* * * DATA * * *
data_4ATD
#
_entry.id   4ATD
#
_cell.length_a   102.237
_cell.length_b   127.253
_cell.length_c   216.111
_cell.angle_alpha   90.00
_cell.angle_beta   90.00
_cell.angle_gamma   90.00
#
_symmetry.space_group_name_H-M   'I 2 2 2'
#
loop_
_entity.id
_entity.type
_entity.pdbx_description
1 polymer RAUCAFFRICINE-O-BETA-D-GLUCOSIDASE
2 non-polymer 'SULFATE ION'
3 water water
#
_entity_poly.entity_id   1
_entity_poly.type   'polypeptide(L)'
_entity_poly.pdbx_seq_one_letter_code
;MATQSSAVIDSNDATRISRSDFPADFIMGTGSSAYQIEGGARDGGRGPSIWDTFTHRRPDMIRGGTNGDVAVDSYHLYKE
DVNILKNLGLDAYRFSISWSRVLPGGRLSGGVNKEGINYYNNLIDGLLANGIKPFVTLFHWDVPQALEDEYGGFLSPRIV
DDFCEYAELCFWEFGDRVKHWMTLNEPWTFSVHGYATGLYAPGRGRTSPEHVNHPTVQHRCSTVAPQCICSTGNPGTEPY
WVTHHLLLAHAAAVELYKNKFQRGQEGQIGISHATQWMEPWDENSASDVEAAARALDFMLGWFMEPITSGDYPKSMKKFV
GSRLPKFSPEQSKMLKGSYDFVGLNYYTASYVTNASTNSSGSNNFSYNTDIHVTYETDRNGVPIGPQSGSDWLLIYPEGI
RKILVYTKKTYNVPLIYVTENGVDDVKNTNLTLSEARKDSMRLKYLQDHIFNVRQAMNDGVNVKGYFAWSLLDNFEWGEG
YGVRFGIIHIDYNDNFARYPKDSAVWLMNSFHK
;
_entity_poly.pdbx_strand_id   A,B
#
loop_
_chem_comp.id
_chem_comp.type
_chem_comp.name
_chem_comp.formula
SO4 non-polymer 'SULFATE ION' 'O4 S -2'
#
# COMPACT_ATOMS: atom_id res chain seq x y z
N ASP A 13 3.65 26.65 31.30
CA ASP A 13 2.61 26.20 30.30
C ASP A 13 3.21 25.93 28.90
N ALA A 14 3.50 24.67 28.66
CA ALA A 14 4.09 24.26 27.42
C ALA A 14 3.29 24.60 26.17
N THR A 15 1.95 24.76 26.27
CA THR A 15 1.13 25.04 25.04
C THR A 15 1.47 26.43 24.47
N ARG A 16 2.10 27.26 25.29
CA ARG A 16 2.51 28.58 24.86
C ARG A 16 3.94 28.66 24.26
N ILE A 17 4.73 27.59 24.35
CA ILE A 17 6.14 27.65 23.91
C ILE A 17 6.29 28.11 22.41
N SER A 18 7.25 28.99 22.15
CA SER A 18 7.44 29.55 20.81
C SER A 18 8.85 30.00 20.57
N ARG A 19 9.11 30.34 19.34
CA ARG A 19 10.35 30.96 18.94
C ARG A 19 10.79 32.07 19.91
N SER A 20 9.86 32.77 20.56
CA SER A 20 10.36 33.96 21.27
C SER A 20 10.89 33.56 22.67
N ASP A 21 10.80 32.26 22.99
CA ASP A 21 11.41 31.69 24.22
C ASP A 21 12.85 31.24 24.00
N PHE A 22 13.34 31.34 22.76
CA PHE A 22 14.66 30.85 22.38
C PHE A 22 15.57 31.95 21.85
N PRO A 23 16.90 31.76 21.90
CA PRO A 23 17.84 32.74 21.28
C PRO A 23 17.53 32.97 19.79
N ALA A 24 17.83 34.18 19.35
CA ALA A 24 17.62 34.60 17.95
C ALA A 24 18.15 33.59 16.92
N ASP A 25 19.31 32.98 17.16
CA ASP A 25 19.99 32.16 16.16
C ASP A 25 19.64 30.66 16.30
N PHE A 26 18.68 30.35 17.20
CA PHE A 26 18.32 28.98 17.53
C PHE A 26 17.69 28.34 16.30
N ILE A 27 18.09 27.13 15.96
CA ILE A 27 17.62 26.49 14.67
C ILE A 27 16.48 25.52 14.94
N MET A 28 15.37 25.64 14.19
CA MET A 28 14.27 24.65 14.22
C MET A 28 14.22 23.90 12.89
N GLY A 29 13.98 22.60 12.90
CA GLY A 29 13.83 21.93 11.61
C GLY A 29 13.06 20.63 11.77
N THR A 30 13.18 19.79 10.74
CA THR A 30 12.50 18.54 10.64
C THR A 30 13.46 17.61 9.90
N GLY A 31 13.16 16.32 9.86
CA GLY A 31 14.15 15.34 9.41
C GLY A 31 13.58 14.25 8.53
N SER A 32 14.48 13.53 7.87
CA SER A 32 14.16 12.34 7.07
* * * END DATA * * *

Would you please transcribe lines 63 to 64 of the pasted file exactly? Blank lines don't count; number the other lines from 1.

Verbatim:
C ARG A 19 10.79 32.07 19.91
N SER A 20 9.86 32.77 20.56